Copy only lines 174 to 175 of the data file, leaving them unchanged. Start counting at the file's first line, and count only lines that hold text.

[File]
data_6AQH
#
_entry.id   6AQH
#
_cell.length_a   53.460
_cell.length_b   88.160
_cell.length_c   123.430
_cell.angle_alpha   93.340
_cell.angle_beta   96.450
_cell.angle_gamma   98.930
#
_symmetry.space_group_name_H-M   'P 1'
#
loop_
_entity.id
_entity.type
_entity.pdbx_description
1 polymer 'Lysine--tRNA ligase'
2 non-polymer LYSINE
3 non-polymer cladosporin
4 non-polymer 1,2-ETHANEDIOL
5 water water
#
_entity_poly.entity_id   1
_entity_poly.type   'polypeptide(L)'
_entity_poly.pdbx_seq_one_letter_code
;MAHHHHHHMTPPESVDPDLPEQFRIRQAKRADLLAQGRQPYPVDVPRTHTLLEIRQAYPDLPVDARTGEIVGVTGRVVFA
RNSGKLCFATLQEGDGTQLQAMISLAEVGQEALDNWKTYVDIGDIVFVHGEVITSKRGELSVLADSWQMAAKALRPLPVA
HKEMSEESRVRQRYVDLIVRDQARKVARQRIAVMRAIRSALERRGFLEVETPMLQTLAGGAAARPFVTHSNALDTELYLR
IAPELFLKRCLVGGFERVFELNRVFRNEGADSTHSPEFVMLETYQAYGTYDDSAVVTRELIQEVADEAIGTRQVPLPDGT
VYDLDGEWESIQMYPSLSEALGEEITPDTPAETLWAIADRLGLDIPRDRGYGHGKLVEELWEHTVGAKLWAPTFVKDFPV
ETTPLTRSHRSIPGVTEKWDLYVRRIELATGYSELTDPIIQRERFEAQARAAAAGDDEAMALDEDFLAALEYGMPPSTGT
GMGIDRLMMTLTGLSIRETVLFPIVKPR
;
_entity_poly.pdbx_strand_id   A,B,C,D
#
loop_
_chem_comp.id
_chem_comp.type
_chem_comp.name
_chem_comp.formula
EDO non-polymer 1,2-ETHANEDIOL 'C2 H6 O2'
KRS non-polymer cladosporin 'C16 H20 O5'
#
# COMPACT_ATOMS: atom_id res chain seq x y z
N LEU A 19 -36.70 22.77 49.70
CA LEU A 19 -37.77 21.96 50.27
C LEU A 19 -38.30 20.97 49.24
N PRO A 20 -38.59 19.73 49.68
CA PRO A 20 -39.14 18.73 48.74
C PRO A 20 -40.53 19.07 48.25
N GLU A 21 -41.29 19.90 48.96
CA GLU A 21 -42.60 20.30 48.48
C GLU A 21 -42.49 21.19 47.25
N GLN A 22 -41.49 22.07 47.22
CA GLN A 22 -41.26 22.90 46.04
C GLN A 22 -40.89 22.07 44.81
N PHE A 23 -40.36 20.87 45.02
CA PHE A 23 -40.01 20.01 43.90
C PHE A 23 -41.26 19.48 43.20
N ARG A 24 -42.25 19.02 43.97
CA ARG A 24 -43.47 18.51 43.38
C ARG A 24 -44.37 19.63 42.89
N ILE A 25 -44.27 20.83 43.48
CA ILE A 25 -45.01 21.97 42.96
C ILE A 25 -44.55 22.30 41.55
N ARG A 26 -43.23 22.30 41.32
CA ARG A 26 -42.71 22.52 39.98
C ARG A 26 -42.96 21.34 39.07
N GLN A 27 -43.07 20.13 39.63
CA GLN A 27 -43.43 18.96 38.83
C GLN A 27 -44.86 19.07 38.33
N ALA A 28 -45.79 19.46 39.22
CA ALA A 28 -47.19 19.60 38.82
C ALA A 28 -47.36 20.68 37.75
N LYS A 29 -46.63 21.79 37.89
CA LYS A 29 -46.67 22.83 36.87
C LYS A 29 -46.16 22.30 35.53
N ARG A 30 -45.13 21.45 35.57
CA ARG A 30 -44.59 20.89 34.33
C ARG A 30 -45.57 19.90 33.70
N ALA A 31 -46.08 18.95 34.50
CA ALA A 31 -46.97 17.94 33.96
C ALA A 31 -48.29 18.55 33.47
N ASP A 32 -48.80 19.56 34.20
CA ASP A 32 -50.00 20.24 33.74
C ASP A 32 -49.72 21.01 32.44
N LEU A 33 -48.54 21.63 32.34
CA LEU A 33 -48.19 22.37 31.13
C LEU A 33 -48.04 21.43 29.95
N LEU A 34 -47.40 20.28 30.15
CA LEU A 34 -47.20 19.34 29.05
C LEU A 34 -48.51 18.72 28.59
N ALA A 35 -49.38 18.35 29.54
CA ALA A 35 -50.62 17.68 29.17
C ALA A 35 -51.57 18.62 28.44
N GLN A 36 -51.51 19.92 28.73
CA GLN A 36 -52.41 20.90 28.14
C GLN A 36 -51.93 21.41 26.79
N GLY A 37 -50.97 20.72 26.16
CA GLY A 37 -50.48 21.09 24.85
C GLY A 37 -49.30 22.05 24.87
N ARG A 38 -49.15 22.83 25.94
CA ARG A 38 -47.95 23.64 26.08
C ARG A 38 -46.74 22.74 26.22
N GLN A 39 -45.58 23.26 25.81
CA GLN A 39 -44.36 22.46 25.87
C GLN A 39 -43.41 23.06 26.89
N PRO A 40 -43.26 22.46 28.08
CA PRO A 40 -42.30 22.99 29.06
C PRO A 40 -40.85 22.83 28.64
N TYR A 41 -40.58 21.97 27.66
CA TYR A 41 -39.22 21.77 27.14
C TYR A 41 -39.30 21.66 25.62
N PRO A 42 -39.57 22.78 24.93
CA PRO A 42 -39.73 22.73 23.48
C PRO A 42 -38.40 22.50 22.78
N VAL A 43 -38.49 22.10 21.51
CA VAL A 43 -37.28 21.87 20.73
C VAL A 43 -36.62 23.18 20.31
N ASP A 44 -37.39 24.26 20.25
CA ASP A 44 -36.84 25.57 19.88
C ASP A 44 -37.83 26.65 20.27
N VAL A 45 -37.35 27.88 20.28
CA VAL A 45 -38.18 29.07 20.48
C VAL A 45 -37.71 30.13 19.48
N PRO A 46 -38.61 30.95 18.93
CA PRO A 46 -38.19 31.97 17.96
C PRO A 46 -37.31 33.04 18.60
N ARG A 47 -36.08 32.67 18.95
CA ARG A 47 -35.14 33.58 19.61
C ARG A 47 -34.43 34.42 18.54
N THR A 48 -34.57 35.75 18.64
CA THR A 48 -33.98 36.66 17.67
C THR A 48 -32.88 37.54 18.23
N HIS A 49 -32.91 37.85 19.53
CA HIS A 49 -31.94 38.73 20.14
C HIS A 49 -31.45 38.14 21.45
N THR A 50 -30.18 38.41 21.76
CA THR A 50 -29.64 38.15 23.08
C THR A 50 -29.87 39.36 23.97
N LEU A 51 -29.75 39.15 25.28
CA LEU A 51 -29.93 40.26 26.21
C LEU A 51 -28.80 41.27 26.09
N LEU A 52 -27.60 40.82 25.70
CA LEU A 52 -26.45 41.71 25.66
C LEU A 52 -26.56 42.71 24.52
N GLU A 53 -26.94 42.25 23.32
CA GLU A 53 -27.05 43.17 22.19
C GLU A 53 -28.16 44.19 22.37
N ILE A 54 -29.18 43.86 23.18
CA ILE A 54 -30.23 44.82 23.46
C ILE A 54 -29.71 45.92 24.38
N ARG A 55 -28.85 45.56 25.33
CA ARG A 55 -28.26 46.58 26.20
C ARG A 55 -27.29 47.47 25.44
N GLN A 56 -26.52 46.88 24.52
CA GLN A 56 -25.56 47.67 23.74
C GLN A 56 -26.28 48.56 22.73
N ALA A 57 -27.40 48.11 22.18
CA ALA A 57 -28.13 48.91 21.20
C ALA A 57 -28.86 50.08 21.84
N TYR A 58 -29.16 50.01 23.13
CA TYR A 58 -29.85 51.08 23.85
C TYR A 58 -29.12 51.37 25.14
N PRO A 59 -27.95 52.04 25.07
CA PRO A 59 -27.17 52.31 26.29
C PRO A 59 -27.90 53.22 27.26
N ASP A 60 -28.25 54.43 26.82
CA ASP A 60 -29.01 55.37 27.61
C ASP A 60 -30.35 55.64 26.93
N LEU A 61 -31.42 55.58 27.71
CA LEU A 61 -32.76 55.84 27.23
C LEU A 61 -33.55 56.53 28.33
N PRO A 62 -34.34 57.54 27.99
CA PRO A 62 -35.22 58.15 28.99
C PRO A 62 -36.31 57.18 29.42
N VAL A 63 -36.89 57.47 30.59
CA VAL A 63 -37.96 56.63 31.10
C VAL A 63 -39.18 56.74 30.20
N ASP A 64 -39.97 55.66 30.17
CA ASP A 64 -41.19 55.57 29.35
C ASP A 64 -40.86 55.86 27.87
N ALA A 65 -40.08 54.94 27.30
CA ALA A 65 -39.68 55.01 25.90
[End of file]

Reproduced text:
C LEU A 61 -33.55 56.53 28.33
N PRO A 62 -34.34 57.54 27.99